At first the new babies were fascinating and you poked their fat bellies and stroked their eggshell heads and when your mother wasn’t looking you pressed your thumb, not too hard, on the soft indent in their skulls and pulled back at the jumping pulse you felt there. They listened to your stories and could be dressed up and made up with the lipsticks you found in the bathroom drawer but your mother didn’t like when you did that and look, she told you when she had to throw out the tubes of broken color, you had wrecked them all.

You noticed the babies changed her, your mother. They changed the way she looked at you and talked to you. You were no longer her sweet girl because her sweet girls were now in matching carriers and you wondered what had been pulled out of you while you slept, what had been subtracted or stolen, and given over to your sisters and their tiny spoons and jars of pureed peaches the color of that sunrise at the beach before the babies came when your mother had swung you by the arms, your feet swirling in the cold foam where you were sure there were sharks and your mother said no, no, there weren’t but just to be safe she would never let you go.

And when the babies started walking, prowling through the house, tearing up your best things, ruining them, biting the head off your only Barbie and chewing up your wax souvenir from Ocean World like candy, the once-smooth dolphin mangled by all those rows of sharp new teeth, you complained to your mother about the injustice of it all and when she told you look, it isn’t easy and you said yeah and she said she needed you to just be helpful, to be smart like she knew you were, because babies were a lot of work and not everything was a five-alarm disaster, you said yeah and you guessed that made sense but you still didn’t think it was fair and you grabbed their favorite crochet blankie when no one was looking and stretched it until there was a foot-sized hole in the middle and you buried the little red mallets to their toy xylophone in the backyard, and that felt better.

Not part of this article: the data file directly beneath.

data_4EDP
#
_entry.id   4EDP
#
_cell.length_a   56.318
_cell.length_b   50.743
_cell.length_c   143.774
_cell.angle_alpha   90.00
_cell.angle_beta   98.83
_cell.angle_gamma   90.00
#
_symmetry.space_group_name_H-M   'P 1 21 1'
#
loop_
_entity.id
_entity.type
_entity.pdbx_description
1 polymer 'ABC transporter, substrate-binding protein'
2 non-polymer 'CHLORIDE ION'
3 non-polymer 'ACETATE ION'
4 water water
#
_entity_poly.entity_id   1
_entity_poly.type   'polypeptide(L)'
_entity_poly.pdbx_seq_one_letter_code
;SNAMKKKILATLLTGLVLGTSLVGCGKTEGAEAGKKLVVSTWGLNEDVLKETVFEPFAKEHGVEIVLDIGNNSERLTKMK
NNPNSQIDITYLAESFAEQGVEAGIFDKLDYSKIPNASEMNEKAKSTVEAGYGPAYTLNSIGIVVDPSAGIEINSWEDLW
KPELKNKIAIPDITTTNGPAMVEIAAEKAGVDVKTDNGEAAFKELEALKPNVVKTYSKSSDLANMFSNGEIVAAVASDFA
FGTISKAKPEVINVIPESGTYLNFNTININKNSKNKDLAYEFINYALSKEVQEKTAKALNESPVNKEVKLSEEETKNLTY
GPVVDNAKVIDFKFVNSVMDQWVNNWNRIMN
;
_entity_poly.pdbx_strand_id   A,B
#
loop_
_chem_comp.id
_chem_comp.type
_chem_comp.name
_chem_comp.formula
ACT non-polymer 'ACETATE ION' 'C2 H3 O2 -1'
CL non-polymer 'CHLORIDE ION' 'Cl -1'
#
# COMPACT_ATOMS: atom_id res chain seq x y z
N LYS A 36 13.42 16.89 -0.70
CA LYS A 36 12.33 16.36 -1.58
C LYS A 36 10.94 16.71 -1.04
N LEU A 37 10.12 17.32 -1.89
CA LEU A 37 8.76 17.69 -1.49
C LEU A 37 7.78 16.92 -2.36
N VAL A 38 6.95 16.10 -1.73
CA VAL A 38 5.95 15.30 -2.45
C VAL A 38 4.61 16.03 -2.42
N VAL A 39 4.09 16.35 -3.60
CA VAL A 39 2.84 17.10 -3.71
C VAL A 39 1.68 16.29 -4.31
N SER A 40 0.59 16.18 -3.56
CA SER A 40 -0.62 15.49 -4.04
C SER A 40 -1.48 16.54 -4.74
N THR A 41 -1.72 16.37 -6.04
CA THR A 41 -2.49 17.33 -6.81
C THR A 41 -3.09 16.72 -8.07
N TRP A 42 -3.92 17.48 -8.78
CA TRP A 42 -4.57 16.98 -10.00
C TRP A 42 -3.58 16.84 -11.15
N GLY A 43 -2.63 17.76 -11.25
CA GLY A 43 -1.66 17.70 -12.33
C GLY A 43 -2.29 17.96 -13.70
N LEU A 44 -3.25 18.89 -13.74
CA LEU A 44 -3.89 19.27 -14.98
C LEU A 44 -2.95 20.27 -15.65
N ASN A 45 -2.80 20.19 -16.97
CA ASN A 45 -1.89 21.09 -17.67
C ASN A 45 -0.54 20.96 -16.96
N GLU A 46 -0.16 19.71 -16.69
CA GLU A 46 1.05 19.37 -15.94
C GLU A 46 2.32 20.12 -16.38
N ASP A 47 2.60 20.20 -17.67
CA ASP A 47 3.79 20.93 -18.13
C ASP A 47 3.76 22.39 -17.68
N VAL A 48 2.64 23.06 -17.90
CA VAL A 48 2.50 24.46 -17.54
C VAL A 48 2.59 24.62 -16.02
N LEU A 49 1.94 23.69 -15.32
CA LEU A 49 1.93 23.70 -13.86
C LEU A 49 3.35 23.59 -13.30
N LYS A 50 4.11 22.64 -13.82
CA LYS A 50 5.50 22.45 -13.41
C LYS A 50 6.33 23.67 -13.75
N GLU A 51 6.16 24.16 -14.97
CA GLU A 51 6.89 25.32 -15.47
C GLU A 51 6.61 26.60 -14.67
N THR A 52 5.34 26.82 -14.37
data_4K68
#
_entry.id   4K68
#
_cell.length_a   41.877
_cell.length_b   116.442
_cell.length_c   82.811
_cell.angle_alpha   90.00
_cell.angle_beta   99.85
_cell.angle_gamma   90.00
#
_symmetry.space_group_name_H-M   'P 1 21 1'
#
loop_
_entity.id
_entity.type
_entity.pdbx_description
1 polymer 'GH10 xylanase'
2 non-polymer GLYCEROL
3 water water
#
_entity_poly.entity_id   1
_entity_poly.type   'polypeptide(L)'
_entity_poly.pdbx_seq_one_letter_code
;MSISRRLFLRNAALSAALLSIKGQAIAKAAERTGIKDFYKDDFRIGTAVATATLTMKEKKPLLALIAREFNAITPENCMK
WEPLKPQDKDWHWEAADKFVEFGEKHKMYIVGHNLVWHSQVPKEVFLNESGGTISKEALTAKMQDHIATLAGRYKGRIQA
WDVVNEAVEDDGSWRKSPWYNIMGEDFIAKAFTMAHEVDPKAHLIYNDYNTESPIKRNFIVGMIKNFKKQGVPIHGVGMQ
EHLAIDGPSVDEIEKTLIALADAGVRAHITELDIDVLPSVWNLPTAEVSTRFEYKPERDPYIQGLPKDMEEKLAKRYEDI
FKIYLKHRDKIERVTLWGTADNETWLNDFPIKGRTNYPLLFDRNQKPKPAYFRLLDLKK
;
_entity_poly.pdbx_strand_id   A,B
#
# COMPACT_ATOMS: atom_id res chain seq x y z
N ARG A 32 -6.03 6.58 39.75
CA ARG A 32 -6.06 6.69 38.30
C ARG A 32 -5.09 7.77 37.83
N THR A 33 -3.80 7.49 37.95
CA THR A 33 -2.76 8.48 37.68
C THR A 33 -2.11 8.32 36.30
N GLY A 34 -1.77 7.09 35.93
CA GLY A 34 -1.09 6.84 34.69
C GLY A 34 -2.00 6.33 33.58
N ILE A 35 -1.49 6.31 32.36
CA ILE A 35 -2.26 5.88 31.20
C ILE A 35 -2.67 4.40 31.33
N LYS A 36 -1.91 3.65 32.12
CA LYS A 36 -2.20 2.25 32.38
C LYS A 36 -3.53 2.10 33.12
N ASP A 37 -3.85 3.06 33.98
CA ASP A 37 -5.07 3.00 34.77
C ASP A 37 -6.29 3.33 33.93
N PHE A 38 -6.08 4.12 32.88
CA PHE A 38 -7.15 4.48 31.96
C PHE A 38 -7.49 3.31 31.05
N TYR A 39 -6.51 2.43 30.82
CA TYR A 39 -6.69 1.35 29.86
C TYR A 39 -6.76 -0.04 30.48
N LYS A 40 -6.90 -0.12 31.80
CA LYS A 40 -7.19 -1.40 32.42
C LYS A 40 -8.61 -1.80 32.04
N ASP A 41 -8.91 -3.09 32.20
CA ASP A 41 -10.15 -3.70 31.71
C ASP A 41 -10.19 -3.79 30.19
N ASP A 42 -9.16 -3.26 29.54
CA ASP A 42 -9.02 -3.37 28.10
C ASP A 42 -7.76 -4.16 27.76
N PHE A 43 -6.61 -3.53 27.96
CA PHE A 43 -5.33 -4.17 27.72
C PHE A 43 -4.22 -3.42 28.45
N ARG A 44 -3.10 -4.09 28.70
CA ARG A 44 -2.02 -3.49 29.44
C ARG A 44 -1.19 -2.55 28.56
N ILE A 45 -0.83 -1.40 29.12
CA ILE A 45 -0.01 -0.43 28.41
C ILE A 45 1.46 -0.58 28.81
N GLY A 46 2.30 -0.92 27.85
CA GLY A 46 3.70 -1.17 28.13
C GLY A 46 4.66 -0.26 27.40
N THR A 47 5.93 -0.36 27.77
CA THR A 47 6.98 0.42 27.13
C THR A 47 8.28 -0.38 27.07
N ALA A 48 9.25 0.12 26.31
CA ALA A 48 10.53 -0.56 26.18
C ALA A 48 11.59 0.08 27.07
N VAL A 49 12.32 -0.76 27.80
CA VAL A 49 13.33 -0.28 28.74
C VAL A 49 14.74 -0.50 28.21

And when a snowstorm came and you and your mother worked together afterward to build a fat snowman, your sisters gathering pebbles for eyes and a mouth and helping in this tiniest, flimsiest way, and you all stood back and smiled and then your mother said it would be funny if she lifted you on top and your sisters said yes and you said yes and up you went and really, everything from up there was changed and wrong, you sitting over the middle section, clinging to the snowman’s head, your sisters’ grey snowsuits churning the snow like surf, and you told your mother no, you didn’t like it and wanted to come down and needed to come down and your mother said it was time you grew up and you felt the cold moving up from your feet like water and tried not to cry because you were sure if you moved too much, you’d fall and it was so far down, your own eggshell head would pour out on the snow in warm spoonfuls the color of sunrise and peaches and your mother crossed her faraway arms and said what the snowman really needed was hands and produced the little red xylophone mallets from her pocket and jabbed them in the snow somewhere beneath you while she laughed and your sisters clapped and from above, you were pretty sure you felt the earth tilt you farther away on its axis until all you could see was three gray shadows circling close together through the snow.

Theresa Boyar’s fiction, poetry, and essays have appeared in The Florida Review, Poet Lore, Juked, and Tar River Poetry. Her essay “Peaches” was selected as a Notable Essay of 2000 by the editors of the Best American Essays series, and her chapbook Kitchen Witch was published by Dancing Girl Press. She lives in Missoula, Montana, with her husband and two very barky dogs, Darla and Cooper.